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Fort Campbells’ 1st Brigade Combat Team Leads on the Fire Line

 

Written by Sgt. Richard Daniels Jr.
1st Brigade Combat Team, 101st Airborne Division (AA) Public Affairs

Fort Campbell KY, 101st Airborne Division1st Brigade Combat TeamFort Campbell, KY – Soldiers of the 1st Brigade Combat Team, 101st Airborne Division, conducted live fire squadron training at the ranges, here, February 15th.

To prepare for a Joint Readiness Training Center rotation, the 1st Squadron, 32nd Cavalry Regiment, soldiers focus on the essential skills needed to for maintain and dominate a combat environment.

Pfc. Mckindrea Harvey, a cook with 1st Squadron, 32nd Cavalry Regiment, 1st Brigade Combat Team, 101st Airborne Division, shoots her M4 rifle during a squad live fire exercise, here, Feb. 15th. The live fire was both a training opportunity for the soldiers and a test for leadership within the unit. (Photo by Sgt. Richard Daniels Jr.)

Pfc. Mckindrea Harvey, a cook with 1st Squadron, 32nd Cavalry Regiment, 1st Brigade Combat Team, 101st Airborne Division, shoots her M4 rifle during a squad live fire exercise, here, Feb. 15th. The live fire was both a training opportunity for the soldiers and a test for leadership within the unit. (Photo by Sgt. Richard Daniels Jr.)

“Pretty much what we are doing is convoy operations, near and far ambushes, small arms contact, how convoys, commanders and gunners react to it – pretty much the personnel on the mission,” said Staff Sgt. Clayton Lemon, a squad leader with the Fire Support Cell, 1st Squadron, 32nd Cavalry Regiment.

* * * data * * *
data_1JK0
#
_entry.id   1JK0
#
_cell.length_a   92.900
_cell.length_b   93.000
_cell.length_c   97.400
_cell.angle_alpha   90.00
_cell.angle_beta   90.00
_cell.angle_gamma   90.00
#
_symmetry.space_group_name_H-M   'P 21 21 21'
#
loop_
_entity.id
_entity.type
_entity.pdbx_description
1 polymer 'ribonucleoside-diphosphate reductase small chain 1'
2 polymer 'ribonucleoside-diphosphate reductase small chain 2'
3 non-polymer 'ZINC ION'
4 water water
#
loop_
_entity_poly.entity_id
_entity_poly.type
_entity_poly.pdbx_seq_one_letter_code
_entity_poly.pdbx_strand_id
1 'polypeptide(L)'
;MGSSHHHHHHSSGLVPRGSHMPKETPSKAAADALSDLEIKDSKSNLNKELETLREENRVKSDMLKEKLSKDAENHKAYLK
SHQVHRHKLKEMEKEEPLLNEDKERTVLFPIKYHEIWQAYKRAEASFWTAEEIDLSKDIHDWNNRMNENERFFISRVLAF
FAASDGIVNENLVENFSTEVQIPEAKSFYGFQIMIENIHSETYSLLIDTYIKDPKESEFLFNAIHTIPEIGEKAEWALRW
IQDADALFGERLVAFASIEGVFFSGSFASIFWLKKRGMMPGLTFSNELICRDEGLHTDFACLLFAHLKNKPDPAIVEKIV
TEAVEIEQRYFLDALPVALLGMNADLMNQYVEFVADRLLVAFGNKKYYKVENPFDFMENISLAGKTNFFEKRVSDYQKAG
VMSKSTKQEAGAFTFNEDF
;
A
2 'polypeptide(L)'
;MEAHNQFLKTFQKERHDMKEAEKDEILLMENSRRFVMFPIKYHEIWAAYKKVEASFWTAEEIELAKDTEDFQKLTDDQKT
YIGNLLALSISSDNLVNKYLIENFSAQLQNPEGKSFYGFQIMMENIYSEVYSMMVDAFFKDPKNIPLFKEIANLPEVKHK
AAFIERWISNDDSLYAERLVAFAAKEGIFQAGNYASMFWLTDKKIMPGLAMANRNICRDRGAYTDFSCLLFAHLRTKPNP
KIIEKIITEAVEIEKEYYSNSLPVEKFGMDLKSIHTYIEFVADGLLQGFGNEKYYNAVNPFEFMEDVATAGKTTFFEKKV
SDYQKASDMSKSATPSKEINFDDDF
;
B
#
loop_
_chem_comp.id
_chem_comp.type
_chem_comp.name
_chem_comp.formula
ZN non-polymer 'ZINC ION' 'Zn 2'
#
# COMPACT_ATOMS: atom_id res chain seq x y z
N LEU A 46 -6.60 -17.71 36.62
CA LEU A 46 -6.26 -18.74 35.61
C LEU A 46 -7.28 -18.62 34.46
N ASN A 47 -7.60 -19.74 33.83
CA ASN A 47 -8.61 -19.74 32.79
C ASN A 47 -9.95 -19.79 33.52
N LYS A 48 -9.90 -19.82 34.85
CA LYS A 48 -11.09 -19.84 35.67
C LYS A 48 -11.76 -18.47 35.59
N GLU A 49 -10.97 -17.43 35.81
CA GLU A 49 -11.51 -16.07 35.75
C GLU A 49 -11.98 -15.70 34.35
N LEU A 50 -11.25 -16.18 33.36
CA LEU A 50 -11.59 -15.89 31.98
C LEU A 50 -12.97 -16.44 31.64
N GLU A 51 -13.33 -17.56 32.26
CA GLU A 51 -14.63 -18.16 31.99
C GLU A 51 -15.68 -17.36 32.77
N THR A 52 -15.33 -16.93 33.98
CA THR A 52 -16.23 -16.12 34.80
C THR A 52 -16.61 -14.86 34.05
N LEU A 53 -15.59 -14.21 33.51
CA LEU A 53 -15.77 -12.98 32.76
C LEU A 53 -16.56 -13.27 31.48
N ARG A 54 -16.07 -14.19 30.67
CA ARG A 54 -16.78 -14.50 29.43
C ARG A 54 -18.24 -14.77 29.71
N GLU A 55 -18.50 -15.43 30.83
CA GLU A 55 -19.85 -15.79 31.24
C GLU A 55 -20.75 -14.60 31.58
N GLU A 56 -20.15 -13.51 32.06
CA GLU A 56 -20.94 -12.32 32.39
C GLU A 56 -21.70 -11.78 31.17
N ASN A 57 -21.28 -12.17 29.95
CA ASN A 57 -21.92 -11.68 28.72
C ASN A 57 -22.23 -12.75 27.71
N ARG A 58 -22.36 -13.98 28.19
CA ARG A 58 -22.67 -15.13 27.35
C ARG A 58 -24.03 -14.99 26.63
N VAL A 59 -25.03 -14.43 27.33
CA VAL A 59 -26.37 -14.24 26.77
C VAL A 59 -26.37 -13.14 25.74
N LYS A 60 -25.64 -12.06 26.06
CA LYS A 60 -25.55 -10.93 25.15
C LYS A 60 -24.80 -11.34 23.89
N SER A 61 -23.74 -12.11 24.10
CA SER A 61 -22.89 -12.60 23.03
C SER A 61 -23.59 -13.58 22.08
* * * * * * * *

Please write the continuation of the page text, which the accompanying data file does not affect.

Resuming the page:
In order to accomplish this, Bandit soldiers first had to develop in individual and team level skills then eventually transition those teams into squads.

“A squad is the basic maneuver formation of the Army,” said Lt. Col. Paul Taylor, commander of 1st Squadron, 32nd Cavalry Regiment. “It’s very important that we get this element right because they’re really the lowest echelon of the unit that will probably operate independently when we deploy…

“It’s commanded by a staff sergeant, and it normally consists of eight to 10 soldiers,” said Taylor. “So what we have done this week, throughout the last week, is take those squads through a series of exercises designed to test their abilities and a lot of them to train on maneuvering and utilizing their weapon systems.”

Well-trained soldiers make the difference in the heat of battle. As important as this is, a great leader must command them and the squad live-fire training was designed for that purpose.

“It gives the leaders an opportunity to improve on what they need to work on, especially when it comes to leading troops [and] training,” said Lemon. “As a soldier, muscle memory on any job they might be given during the convoy – no matter if they are a team chief, gunner, aide and litter team or helicopter landing zone team – muscle memory is a huge part. If we do have something happen, they’ll know exactly what to do.”

During the exercise, soldiers were required to shoot targets on the range while maneuvering to the location of a suspected weapon cache.

“They know what they need to be doing, but this is a test for those sergeants that are in charge of those squads to see if they can make all the right decisions to get them from point A to point B, kill the enemy if necessary, do the casualty evacuation and all the things that will be required to that,” said Taylor.

Juggling several tasks while ensuring the well-being of their soldiers is the responsibility of any leader, which can be taxing on both the body and mind.

“Its starts to get pretty stressful, and oh, by the way, once they start doing it with live bullets it gets [even more] stressful,” said Taylor.

The rotation to JRTC is coming up fast on the horizon but as training intensifies, so does the quality of the soldier and their leaders.


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